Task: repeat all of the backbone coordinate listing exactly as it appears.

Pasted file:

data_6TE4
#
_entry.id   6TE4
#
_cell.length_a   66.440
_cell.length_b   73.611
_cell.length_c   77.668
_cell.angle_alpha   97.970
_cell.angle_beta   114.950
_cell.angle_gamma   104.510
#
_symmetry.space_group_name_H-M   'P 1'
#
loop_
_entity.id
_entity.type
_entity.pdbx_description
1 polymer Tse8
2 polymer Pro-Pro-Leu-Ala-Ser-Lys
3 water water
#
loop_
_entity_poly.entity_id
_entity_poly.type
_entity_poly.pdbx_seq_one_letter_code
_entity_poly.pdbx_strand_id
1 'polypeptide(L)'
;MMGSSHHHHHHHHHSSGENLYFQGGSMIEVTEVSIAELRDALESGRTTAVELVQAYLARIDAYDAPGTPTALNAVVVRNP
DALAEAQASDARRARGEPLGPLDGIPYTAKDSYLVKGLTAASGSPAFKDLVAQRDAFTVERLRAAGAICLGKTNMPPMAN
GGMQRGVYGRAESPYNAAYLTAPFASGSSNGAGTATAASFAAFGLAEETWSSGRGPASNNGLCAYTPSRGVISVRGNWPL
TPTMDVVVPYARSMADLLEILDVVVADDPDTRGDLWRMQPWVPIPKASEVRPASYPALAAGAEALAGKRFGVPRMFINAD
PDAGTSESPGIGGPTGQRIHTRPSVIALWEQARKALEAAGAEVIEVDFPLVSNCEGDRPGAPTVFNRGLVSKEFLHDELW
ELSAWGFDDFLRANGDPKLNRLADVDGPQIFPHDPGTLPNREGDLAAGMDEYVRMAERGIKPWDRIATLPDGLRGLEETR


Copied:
data_6TE4
#
_entry.id   6TE4
#
_cell.length_a   66.440
_cell.length_b   73.611
_cell.length_c   77.668
_cell.angle_alpha   97.970
_cell.angle_beta   114.950
_cell.angle_gamma   104.510
#
_symmetry.space_group_name_H-M   'P 1'
#
loop_
_entity.id
_entity.type
_entity.pdbx_description
1 polymer Tse8
2 polymer Pro-Pro-Leu-Ala-Ser-Lys
3 water water
#
loop_
_entity_poly.entity_id
_entity_poly.type
_entity_poly.pdbx_seq_one_letter_code
_entity_poly.pdbx_strand_id
1 'polypeptide(L)'
;MMGSSHHHHHHHHHSSGENLYFQGGSMIEVTEVSIAELRDALESGRTTAVELVQAYLARIDAYDAPGTPTALNAVVVRNP
DALAEAQASDARRARGEPLGPLDGIPYTAKDSYLVKGLTAASGSPAFKDLVAQRDAFTVERLRAAGAICLGKTNMPPMAN
GGMQRGVYGRAESPYNAAYLTAPFASGSSNGAGTATAASFAAFGLAEETWSSGRGPASNNGLCAYTPSRGVISVRGNWPL
TPTMDVVVPYARSMADLLEILDVVVADDPDTRGDLWRMQPWVPIPKASEVRPASYPALAAGAEALAGKRFGVPRMFINAD
PDAGTSESPGIGGPTGQRIHTRPSVIALWEQARKALEAAGAEVIEVDFPLVSNCEGDRPGAPTVFNRGLVSKEFLHDELW
ELSAWGFDDFLRANGDPKLNRLADVDGPQIFPHDPGTLPNREGDLAAGMDEYVRMAERGIKPWDRIATLPDGLRGLEETR